"And what does the LORD require of you But to do justice, to love kindness, and to walk humbly with your God"
-- Micah 6:8

"The duty of the prosecutor is to seek justice, not merely to convict."
-- American Bar Association Standard 3-1.2(c)

"There may be a legitimate diversity of opinion even among Catholics about waging war and applying the death penalty, but not however with regard to abortion and euthanasia."
--Pope Benedict XVI, June 2004

Tuesday, May 27, 2008

Life v. Death

OK, so enquiring defense blawgs want to know: "Which is worse: LWOP or the Death Penalty?" Or: would you rather face a (relatively) quick and (relatively) painless death or linger for years, perhaps decades, in a prison?

At Grits for Breakfast, a humorous (I suppose) reference is made to the idea that death is disfavored because what lies beyond is mysterious and unknown, but that for Christians, death would actually be a welcome entry into eternal bliss (at least for a believer).

This put me in mind of one of the old arguments for the death penalty advanced by the great medieval theologian and philosopher, St. Thomas Aquinas:
The fact that the evil, as long as they live, can be corrected from their errors does not prohibit the fact that they may be justly executed, for the danger which threatens from their way of life is greater and more certain than the good which may be expected from their improvement. They also have at that critical point of death the opportunity to be converted to God through repentance. And if they are so stubborn that even at the point of death their heart does not draw back from evil, it is possible to make a highly probable judgment that they would never come away from evil to the right use of their powers.
(Summa Contra Gentiles, III, 146). These observations reflect the position of St. Augustine in the sixth century, that “inflicting capital punishment…protects those who are undergoing capital punishment from the harm they may suffer … through increased sinning which might continue if their life went on.” (On the Lord’s Sermon, 1.20.63-64).

These viewpoints reflect a worldview opposite our own, one decidedly un-materialistic, one which values above all else the salvation of the soul as the final end of earthly life.

It's a sad reflection on modernity that the greatest possible evil is no longer the loss of our souls through sin, but the loss of our bodies, for "What is a man profited, if he shall gain the whole world, and lose his own soul?" Matthew 16:26.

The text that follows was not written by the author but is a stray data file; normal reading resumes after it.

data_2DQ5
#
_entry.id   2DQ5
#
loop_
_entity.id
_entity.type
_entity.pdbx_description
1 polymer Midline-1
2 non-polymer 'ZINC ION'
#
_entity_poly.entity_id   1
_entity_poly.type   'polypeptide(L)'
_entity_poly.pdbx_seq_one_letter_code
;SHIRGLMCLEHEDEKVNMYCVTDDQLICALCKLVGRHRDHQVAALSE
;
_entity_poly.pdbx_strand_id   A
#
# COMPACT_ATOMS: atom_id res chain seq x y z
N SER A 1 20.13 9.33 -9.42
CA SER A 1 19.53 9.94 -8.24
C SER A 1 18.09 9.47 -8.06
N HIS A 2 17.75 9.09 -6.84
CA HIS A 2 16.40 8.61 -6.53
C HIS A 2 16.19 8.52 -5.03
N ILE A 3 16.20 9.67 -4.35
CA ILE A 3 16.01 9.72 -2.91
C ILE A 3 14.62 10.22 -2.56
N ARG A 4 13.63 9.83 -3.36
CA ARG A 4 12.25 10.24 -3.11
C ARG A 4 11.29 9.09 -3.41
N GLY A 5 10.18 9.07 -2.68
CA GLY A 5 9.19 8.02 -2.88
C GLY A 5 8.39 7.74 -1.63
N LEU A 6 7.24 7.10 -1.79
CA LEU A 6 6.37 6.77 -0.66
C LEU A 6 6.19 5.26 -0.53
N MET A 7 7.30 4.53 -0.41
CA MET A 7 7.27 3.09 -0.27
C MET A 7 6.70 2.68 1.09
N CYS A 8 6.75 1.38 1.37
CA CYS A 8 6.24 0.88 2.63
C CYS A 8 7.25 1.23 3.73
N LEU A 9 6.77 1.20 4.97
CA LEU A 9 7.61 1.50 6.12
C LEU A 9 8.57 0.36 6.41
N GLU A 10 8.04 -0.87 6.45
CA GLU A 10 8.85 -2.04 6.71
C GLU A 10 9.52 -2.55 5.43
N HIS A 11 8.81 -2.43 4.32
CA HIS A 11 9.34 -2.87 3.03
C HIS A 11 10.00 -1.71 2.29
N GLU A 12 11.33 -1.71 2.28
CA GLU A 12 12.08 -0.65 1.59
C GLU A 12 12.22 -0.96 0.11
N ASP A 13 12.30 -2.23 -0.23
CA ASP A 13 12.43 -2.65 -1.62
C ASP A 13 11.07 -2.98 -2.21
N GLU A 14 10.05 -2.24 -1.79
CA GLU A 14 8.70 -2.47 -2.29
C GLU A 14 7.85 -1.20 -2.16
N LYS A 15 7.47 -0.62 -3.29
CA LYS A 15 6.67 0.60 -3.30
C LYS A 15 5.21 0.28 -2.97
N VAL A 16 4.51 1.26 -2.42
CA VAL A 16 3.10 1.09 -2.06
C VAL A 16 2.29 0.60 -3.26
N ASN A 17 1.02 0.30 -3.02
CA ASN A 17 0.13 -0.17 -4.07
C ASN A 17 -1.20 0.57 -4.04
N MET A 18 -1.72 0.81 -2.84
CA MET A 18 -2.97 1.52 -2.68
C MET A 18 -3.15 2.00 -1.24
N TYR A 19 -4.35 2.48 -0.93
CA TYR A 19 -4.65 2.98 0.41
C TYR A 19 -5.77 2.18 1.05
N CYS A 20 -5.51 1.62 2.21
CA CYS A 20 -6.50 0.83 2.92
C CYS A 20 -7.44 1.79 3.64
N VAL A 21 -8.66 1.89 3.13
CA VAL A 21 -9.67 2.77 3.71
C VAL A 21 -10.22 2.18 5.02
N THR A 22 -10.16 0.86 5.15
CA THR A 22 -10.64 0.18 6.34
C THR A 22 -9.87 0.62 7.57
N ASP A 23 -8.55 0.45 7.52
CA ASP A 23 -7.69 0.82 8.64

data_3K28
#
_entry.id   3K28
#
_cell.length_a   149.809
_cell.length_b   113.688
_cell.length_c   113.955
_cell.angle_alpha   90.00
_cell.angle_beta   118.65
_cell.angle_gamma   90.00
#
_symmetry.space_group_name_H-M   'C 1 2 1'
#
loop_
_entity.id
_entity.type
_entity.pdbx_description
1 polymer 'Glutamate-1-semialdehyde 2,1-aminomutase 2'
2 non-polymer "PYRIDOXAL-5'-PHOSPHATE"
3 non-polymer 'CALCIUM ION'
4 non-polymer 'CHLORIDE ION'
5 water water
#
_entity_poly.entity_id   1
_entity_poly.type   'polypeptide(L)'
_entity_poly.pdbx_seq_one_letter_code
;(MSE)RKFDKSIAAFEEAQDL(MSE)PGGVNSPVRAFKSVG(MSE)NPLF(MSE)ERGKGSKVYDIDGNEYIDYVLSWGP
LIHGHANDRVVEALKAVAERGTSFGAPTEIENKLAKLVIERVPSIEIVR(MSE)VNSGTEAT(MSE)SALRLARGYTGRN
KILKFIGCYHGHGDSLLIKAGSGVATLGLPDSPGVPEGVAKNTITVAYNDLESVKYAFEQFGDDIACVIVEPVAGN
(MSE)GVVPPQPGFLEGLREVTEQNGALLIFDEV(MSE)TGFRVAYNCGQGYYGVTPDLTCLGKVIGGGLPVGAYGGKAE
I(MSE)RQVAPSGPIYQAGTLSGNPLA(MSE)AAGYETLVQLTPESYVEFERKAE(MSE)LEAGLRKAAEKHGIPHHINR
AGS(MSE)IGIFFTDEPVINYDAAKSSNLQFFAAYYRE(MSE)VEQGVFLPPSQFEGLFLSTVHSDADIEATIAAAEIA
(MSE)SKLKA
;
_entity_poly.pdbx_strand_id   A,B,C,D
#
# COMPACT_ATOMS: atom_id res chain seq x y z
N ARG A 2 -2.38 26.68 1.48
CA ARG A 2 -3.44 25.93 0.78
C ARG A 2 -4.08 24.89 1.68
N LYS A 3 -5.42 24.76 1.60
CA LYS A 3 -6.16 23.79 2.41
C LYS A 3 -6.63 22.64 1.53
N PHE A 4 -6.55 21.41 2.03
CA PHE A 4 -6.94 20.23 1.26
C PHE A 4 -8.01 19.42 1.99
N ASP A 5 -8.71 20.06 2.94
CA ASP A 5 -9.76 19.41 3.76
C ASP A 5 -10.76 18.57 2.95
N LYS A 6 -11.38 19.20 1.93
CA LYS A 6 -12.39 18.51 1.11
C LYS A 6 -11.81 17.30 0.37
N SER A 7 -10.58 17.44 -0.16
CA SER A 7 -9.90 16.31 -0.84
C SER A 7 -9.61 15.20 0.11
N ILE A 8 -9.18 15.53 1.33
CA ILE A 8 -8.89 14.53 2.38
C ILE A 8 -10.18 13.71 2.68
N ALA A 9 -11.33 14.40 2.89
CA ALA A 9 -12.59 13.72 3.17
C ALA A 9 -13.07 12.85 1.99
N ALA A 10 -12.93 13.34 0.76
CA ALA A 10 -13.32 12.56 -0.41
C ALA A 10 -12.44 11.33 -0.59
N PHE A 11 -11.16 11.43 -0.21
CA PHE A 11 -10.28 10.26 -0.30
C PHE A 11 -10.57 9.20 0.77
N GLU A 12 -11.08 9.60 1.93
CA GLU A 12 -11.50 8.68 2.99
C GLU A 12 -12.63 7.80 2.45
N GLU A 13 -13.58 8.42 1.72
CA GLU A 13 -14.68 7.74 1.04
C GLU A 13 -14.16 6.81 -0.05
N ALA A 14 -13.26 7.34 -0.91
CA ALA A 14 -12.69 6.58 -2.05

Thus endeth the sermon.


Gritsforbreakfast said...

I wasn't joking, Tom. My personal view is that LWOP is a worse punishment than the death penalty. Everyone dies, but not everybody spends their life locked up in a cage.

One of three things happens when the state kills you:

Something good: Heaven is a paradise as promised in the scriptures.

Something bad: Hell awaits sinners including many who go to death row.

Nothing: Life simply ends and the offender is put out of their misery.

With LWOP, the same options await the defendant upon their eventual death, so if death turns out to bring harsh punishment for eternity that's still there for them. But if one of the other options turns out to be true, then LWOP IMO is actually the more severe punishment, if what you're going for is the harshest possible outcome. It also spares the victim's family decades of appeals, on again off again execution dates, and a false sense of hope that the ultimate execution will bring "closure." It never does, of course, bc it can't bring the family member back.

Thanks for the commentary - interesting angle on the subject.

Gritsforbreakfast said...

One more item that may interest you. Regarding your observation that for early Christians losing your soul was considered worse than death, check out this bit of early Christian lore in which we discover that early (pre-Constantine) Christians would be irrevocably excommunicated if they snitched out a fellow Christian in a death penalty case!

Times really have changed, huh? Who'da thought that early Christians were proponents of the "stop snitching" movement. ;) best,

dudleysharp said...


I suspect your personal view doesn't have a criminal's mindset and/or you have never faced the death penalty.
Some reality.
What percentage of capital murderers seek a plea bargain to a death sentence? Zero or close to it. They, instead, plea down to a lesser and more preferred sanction, long term imprisonment.
What percentage of convicted capital murderers argue for execution in the penalty phase of their capital trial? Zero or close to it. They prefer long term imprisonment.
What percentage of death row inmates waive their appeals and speed up the execution process? Nearly zero. They prefer long term imprisonment.
This is not, even remotely, in dispute.
Hardly surprising that life is preferred over death. Death is feared more than life.

There are, likely, many reasons for this. Folks like to live longer, as a general rule. I'd call it a trusim, with the obvious exceptions. Most death row inmates have served prison time, before, and know they can live within the system. They probably hadn't died before and if they had (for reincarnation believers), couldn't remember, so it is the unknown they fear. For some, undoubtedly, there is a horror of the afterlife, as they know they have committed one of the worst crimes/sins. They may find that is a much higher probability, than your 30% rule or, being a monumental/eternal horror, that percentages really don't mean that much. The longer they can put off that possibility, however assured or remote, the better.